Today, the U.S. Department of Education unveiled new rules, explaining to states and districts how they can prove they’re spreading resources fairly between poor and less-poor schools.
Today’s release is a re-write of rules that were first unveiled last spring and that caused quite a stir, creating a political unicorn: a fight in which Republicans and teachers unions found themselves on the same side.
That fight hinged on a simple fact of life in America’s schools: Districts often spend more money in more affluent schools. That’s because teachers in poorer schools that receive federal Title I aid tend to be less experienced and, as a result, less expensive.
This spending pattern has, for years, angered civil rights advocates who see it as fundamentally unfair — a system that disadvantages the disadvantaged. But it’s hard to imagine a fix that doesn’t involve forcing some of those more expensive teachers to teach in poorer schools.
Last spring, Education Secretary John B. King Jr. proposed rules that would have attacked that imbalance, for the first time requiring districts to spend “an amount of state and local funds per pupil in each Title I school that is equal to or greater than the average amount spent per pupil in non-Title I schools.”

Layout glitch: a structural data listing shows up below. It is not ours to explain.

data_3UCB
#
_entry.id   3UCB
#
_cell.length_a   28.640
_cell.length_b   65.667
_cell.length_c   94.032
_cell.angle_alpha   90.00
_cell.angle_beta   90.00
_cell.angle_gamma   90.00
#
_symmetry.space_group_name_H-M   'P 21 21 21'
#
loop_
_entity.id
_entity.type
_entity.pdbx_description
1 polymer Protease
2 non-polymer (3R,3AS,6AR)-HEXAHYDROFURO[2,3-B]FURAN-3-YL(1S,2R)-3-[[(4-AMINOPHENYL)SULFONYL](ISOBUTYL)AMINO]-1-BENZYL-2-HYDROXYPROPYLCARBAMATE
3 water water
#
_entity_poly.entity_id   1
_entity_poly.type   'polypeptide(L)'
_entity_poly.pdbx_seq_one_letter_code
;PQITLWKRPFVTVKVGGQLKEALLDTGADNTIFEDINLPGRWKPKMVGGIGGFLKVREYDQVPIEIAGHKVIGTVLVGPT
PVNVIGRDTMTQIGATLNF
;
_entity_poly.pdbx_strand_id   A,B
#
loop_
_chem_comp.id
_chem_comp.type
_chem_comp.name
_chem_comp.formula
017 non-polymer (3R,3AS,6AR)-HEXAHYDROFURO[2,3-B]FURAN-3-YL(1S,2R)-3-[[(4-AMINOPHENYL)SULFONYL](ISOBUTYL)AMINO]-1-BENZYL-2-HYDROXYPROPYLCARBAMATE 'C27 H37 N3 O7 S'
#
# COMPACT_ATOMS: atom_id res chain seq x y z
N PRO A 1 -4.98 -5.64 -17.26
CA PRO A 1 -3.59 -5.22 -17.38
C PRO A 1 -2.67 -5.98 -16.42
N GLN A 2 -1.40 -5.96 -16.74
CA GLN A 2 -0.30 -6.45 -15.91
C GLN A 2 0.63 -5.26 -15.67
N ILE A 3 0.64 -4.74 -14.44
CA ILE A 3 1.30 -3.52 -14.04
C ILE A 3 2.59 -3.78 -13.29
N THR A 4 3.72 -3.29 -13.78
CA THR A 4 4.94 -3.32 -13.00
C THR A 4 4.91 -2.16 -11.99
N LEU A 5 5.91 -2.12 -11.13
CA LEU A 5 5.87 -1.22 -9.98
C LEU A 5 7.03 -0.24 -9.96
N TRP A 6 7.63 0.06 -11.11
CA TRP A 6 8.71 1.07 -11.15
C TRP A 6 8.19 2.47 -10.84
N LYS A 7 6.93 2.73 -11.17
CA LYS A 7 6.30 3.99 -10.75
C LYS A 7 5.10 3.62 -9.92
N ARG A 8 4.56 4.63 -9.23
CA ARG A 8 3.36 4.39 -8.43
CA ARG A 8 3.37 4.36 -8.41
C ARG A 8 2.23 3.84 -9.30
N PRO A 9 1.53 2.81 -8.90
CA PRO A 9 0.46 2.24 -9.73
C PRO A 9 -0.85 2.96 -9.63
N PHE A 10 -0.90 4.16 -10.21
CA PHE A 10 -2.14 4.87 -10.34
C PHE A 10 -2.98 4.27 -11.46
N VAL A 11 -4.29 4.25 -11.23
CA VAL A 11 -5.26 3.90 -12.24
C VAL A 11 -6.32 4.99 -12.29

That’s a complicated way of saying: The system’s got to be fair.
Opposition from Republicans and teachers unions was fierce. They talked of less-poor schools being forced to cut costs and transfer their best teachers.
“We don’t want to hurt one school to help another school. We have to help all schools,” Randi Weingarten, the president of the American Federation of Teachers, told NPR in May. “If you know other kids are gonna get hurt by this, why would you do it?”
Secretary King and his team spent the summer fielding this kind of criticism and promising to rewrite, which brings us full-circle to today’s news.
So, what’s changed in the language? Has King backed down?
In short: Not much. And No.
“For too long, the students who need the most have gotten the least,” King said today in a statement. “No single measure will erase generations of resource inequities, and there is much more work to do across states and districts to address additional resource inequities, but this is a concrete step forward to help level the playing field and ensure compliance with the law.”
According to today’s release, districts could do that in one of four ways:
- “A weighted student funding formula that provides additional resources for students … in poverty, English learners, and students with disabilities, and ensures that each Title I schools receives all of the actual funds to which it is entitled under that system;
- “A formula that allocates resources including staff positions and non-personnel resources directly to schools, and that ensures each Title I school gets all of the funding it is entitled to, as measured by the sum of (1) the number of personnel in the school multiplied by the district’s average salaries for each staff category, and (2) the number of students in the school multiplied by the district’s average per-pupil expenditures for non-personnel resources;